On April 13, Lamborghini CEO Stephan Winkelmann said that with consumer demand showing few signs of slowing down, the waiting time for a new Lamborghini SUV or supercar has been more than 12 months.
Winkelmann said consumer demand for Lamborghini was "as high as ever" despite stock market volatility and growing economic uncertainty. "it's incredible," Winkelmann said. "it's hard to predict what will happen next in 2022. We find that there is no sign of a slowdown in orders. "
The waiting time for a new Lamborghini car has been more than 12 months, while before COVID-19 's outbreak, the waiting time for customers was about 6 to 9 months. Asked when and whether the waiting time would return to "normal", Winkelmann said consumer demand for luxury cars may have fundamentally reset to a higher level, given the amount of wealth created over the past two years.
"We find that more and more people around the world can afford to buy our cars," he said. After the COVID-19 epidemic slowed down, people wanted to reward themselves, and a lot of money poured into our market. I think we are in a very high plateau. I don't know if this is the new normal. "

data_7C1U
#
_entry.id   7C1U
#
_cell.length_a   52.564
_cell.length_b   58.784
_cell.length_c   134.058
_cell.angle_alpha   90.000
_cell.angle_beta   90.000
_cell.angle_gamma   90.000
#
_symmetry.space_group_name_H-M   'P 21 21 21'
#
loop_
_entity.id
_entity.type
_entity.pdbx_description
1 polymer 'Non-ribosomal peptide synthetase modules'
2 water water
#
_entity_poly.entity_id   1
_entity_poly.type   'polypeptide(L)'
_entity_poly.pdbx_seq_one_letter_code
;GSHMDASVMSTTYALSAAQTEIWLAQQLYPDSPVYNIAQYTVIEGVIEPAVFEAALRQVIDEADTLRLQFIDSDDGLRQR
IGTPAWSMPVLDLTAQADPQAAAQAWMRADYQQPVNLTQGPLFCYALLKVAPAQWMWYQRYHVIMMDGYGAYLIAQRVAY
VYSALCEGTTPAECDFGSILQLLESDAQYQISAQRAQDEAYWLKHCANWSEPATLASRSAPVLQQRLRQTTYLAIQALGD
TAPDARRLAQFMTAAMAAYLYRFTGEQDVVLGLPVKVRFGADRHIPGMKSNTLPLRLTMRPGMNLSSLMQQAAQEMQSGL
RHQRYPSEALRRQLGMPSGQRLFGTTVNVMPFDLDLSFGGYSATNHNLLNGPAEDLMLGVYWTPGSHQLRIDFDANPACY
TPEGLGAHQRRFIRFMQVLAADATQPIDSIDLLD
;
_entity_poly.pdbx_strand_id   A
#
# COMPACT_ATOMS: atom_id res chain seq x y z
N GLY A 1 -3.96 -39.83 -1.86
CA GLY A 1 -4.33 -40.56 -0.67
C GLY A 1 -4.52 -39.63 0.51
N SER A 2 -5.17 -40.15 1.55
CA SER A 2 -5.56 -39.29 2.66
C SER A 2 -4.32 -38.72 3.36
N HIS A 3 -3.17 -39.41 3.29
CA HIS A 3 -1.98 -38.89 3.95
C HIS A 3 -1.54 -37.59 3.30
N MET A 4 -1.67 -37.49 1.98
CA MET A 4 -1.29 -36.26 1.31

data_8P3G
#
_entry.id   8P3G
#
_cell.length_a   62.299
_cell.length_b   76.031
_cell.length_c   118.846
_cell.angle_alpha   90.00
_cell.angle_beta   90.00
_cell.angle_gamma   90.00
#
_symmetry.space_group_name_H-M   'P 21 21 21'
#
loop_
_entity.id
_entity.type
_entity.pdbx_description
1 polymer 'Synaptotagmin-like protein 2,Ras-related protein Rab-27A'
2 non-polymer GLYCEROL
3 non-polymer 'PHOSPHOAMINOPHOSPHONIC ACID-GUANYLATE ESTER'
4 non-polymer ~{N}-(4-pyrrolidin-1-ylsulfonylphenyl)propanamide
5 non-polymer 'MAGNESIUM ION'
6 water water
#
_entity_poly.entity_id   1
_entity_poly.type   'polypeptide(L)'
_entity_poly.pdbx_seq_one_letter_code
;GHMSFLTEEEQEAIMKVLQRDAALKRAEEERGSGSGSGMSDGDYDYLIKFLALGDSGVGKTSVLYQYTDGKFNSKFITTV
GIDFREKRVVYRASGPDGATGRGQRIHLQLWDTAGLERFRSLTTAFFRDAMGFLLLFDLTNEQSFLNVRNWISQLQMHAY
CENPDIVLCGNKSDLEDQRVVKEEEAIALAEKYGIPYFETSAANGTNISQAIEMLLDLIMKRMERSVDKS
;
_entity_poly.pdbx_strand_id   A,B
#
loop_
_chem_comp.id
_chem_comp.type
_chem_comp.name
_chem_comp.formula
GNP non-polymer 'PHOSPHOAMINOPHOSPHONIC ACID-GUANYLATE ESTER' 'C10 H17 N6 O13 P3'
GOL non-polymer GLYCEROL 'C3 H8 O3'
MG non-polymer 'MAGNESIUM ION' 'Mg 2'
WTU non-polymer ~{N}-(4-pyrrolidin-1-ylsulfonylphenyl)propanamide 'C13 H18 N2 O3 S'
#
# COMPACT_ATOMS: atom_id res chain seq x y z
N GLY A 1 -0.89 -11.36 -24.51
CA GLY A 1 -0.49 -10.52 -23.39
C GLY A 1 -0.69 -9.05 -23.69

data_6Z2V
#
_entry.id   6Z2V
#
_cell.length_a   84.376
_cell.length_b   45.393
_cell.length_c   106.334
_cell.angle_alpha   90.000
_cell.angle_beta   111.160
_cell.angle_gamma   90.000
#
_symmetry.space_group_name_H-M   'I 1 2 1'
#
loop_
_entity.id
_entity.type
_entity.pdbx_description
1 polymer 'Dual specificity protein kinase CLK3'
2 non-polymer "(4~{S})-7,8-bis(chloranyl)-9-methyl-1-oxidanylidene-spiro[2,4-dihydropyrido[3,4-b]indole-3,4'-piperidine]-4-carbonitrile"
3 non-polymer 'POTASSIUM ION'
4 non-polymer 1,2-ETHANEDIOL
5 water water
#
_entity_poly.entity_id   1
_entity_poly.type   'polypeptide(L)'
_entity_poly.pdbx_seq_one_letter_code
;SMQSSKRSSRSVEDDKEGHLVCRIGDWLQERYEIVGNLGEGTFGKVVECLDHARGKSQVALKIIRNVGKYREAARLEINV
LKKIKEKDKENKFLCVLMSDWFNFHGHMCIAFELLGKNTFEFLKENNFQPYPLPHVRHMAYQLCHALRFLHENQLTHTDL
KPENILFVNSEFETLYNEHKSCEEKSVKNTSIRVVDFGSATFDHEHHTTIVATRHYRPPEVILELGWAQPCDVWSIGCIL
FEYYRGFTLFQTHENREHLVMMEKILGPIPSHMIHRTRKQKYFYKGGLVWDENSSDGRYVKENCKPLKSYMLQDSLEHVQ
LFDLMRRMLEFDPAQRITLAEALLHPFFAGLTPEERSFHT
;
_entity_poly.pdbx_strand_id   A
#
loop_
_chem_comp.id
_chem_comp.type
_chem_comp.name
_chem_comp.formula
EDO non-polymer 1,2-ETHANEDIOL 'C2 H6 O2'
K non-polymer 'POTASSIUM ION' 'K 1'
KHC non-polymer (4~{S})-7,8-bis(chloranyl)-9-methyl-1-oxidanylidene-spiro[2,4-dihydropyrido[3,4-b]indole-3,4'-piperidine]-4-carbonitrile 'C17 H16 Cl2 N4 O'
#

In addition, Lamborghini has become a favorite of the young rich, who have made new wealth through cryptocurrencies, stocks, technology companies and legacies. Winkelmann says that by 2025, 70 per cent of Lamborghini's customers will be under the age of 40.
Lamborghini reported record profits and production last year, driven by Urus SUV sales. Last year, Lamborghini sales rose 19 per cent year-on-year to $2.1 billion; sales rose 13 per cent to 8405 vehicles, including 5021 Urus, 2586 Huracans and 798 Aventador.
Winkelmann said Lamborghini's production this year has not slowed down because of supply chain problems, and production this year will even be higher than last year, as parent company Volkswagen Group gives priority to supplying chips and other parts to it.
However, due to the long waiting time, some dealers charge customers a price increase of five to six digits so that they can mention the car more quickly. It is reported that most of these cars come from orders or exhibition cars cancelled by other customers. One consumer revealed that he bought a Urus within a month for $100000.
Winkelmann said Lamborghini did its best to monitor and prevent "false orders" from dealers. But since many used Lamborghinis are now priced at 140% of the price of new cars, the temptation for car dealers to make profits is still strong. Winkelmann also stressed, "We oppose the practice of making people pay more than the fixed price for a car." When we talk to partners and distributors, we always make our position very clear. "